If one doesn’t actively view themselves as hating someone of another race, the concept of racial tension seems manufactured. And, without knowing how the timeline of civil rights achievements, lulls in progress, and monumental setbacks have led to our current statistical disparities in wealth and criminal justice experiences, it becomes easy to dismiss the concept of racism as outdated. Did I mention we have a black president? If you ever hear someone use President Obama’s election as evidence that we live in a post-racial society, just ask them why a half Black African, half White American is considered “black” in the first place.
This mindset has led to conservatives fighting affirmative action policies, including at universities that have historically barred minorities from entry. The concept is, now that slavery is over, “let’s treat everyone equally.” Ideally, this would be great. But, the problem is not with our Constitution, but the fact that the rights it grants were systematically withheld from entire populations based on a strict hierarchy of race. For many working class whites, the fact that their families took no part in slavery, but are still subject to the same consequences of policy is a source of resentment. I would venture to say that minorities who “benefit” from programs that attempt to mitigate institutionalized discrimination would trade those tools for having the Constitution’s pledge of “liberty and justice for all” extended to their ancestors from the inception of the American experience.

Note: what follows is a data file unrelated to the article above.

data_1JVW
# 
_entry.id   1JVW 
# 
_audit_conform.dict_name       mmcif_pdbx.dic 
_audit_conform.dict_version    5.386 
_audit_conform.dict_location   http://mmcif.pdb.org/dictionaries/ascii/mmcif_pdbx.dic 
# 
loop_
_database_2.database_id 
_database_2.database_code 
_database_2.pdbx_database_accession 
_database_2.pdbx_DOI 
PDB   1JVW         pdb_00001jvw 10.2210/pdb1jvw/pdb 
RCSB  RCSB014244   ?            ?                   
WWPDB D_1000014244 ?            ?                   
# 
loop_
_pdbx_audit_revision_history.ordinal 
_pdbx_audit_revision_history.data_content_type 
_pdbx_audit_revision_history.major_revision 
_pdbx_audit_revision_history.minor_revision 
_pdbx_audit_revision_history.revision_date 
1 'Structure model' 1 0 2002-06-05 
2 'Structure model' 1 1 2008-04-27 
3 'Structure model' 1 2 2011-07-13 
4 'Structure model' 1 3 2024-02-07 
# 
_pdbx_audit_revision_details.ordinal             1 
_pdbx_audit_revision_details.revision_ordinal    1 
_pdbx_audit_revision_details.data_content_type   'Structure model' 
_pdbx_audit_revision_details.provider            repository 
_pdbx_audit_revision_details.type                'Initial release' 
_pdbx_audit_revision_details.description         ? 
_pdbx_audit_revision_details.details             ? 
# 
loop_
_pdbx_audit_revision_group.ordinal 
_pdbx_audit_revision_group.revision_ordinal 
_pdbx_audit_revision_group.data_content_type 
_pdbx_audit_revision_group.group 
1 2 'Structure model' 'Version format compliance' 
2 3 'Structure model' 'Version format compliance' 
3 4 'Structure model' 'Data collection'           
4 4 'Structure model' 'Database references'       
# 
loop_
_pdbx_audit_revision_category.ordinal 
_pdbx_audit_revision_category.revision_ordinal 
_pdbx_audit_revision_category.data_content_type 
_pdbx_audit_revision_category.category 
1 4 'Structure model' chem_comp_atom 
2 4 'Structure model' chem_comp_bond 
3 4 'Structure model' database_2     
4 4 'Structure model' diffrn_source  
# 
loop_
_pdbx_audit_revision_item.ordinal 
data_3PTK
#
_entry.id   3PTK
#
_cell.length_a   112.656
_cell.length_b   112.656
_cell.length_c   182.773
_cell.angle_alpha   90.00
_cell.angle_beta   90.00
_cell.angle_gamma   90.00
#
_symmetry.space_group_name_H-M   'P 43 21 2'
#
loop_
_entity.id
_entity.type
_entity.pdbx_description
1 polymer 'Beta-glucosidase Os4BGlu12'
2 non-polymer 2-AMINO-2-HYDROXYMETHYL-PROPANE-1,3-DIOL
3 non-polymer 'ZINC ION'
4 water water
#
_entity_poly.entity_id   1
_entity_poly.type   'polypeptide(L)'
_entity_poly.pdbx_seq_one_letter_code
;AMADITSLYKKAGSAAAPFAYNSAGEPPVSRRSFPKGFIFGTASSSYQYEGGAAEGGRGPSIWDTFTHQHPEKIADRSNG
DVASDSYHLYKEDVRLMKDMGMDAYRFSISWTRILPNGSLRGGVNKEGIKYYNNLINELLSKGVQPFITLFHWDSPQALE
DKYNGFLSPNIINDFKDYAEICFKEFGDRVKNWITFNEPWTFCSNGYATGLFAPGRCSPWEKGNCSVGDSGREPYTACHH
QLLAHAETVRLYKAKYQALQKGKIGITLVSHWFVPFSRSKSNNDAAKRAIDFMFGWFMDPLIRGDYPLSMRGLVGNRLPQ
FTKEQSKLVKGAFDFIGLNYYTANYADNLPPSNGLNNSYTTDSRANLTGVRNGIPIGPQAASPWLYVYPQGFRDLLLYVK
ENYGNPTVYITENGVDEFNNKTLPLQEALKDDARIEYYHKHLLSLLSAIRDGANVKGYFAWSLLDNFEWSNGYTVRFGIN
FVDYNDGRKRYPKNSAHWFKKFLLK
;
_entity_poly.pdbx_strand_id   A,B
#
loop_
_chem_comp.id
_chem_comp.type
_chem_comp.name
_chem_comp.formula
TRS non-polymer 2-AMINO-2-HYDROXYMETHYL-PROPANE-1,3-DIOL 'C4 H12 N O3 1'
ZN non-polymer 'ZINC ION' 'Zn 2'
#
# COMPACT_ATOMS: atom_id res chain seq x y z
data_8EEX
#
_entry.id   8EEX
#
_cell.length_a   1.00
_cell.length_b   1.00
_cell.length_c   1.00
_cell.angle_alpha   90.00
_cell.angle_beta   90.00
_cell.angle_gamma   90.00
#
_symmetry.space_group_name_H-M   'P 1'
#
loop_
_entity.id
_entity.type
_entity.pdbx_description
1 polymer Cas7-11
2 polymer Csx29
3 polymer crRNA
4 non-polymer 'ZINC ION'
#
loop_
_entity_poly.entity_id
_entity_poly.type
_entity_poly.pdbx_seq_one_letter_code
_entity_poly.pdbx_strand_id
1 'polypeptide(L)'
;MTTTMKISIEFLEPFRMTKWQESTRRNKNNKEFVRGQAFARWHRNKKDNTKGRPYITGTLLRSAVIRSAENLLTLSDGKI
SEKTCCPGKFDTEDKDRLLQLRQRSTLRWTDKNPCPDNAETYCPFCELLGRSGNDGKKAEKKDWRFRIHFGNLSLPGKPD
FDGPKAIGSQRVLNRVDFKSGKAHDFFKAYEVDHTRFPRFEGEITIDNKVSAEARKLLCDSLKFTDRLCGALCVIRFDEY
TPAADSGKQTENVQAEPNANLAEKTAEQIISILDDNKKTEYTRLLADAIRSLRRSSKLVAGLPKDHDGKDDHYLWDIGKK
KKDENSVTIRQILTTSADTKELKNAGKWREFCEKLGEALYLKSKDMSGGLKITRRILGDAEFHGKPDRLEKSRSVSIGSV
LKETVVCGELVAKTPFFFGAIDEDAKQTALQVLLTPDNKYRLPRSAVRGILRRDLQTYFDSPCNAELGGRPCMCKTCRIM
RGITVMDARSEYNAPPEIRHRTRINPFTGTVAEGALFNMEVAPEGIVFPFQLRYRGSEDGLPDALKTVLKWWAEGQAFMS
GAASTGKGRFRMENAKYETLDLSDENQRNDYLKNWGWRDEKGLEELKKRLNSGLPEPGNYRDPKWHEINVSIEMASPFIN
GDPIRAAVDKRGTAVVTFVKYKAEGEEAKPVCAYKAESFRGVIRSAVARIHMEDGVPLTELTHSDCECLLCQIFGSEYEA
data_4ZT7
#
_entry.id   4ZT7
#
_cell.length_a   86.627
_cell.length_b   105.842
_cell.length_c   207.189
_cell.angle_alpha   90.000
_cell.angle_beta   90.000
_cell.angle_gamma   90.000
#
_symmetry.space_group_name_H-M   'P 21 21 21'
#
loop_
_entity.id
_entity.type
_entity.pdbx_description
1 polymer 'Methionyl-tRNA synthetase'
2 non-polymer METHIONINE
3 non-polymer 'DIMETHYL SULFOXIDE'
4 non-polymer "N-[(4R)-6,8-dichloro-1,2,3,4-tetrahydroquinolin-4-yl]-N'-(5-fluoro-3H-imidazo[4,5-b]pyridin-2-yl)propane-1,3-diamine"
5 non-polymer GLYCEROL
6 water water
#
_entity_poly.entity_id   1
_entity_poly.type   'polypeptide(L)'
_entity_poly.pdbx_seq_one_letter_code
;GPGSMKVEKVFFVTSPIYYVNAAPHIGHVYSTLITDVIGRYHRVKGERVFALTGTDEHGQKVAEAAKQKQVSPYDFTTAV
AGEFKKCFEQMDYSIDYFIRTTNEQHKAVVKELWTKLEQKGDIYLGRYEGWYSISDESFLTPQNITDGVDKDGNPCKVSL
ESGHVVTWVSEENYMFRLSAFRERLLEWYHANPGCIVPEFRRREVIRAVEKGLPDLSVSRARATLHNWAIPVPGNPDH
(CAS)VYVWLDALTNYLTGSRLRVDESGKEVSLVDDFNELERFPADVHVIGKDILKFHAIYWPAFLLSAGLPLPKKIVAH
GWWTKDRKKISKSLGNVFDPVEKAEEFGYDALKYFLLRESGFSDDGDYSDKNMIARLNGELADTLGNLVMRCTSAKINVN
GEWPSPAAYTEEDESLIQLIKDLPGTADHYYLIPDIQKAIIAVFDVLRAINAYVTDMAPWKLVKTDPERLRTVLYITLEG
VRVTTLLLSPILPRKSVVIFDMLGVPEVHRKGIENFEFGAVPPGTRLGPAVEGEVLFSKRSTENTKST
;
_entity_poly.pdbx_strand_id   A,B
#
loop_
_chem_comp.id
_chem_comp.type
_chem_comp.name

Take for instance this Twitter conversation, where a man makes the argument he is no bigot for saying, “quit playing a victim and blaming an event 150 years ago for your problems.” His next tweet proved he had little knowledge of his own nation’s history when he said, “yeah I missed all those white only colleges and where yall (sic) can only buy houses in one area.” Yeah, I guess you did. But let’s be honest, other than making for a more tolerant understanding human being, what benefit is that knowledge to a person that is not directly affected by it?